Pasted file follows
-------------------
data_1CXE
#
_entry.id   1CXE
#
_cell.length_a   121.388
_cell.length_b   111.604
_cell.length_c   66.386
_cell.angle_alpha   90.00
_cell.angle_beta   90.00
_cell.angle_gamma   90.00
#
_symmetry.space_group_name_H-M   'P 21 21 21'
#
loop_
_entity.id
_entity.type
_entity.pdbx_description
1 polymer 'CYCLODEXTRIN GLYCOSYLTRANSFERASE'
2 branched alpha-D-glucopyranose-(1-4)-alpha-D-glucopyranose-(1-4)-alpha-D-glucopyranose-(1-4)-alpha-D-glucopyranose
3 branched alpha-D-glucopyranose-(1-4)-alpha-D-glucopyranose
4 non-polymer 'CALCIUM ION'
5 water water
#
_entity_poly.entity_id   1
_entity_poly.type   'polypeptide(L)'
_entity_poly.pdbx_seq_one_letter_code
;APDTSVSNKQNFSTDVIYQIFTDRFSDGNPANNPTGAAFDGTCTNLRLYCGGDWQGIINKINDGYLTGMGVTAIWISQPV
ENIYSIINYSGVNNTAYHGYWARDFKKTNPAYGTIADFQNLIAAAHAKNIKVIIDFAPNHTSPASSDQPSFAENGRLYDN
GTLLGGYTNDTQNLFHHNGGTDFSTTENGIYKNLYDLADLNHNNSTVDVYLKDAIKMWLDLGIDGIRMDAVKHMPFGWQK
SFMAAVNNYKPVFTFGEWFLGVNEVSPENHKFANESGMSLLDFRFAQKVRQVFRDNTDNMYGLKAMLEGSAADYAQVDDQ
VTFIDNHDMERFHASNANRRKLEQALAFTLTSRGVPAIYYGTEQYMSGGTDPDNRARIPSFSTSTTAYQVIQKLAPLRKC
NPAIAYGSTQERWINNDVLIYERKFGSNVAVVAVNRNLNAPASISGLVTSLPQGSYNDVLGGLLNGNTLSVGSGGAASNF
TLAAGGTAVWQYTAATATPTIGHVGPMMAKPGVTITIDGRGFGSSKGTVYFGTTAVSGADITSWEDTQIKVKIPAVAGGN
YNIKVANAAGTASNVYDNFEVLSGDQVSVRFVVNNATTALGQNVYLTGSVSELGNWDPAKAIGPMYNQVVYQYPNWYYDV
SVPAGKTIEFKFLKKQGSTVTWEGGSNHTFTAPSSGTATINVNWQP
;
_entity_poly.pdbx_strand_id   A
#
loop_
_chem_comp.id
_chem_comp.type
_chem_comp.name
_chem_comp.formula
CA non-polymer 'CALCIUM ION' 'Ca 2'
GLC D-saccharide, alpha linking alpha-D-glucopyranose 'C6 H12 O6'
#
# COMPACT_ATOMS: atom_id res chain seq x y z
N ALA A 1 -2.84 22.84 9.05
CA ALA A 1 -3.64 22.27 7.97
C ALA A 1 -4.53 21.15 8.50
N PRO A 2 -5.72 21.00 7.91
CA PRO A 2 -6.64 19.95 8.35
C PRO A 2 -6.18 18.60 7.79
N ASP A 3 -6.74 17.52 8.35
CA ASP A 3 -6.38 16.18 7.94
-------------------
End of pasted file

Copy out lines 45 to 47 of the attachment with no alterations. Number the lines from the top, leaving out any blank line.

GLC D-saccharide, alpha linking alpha-D-glucopyranose 'C6 H12 O6'
#
# COMPACT_ATOMS: atom_id res chain seq x y z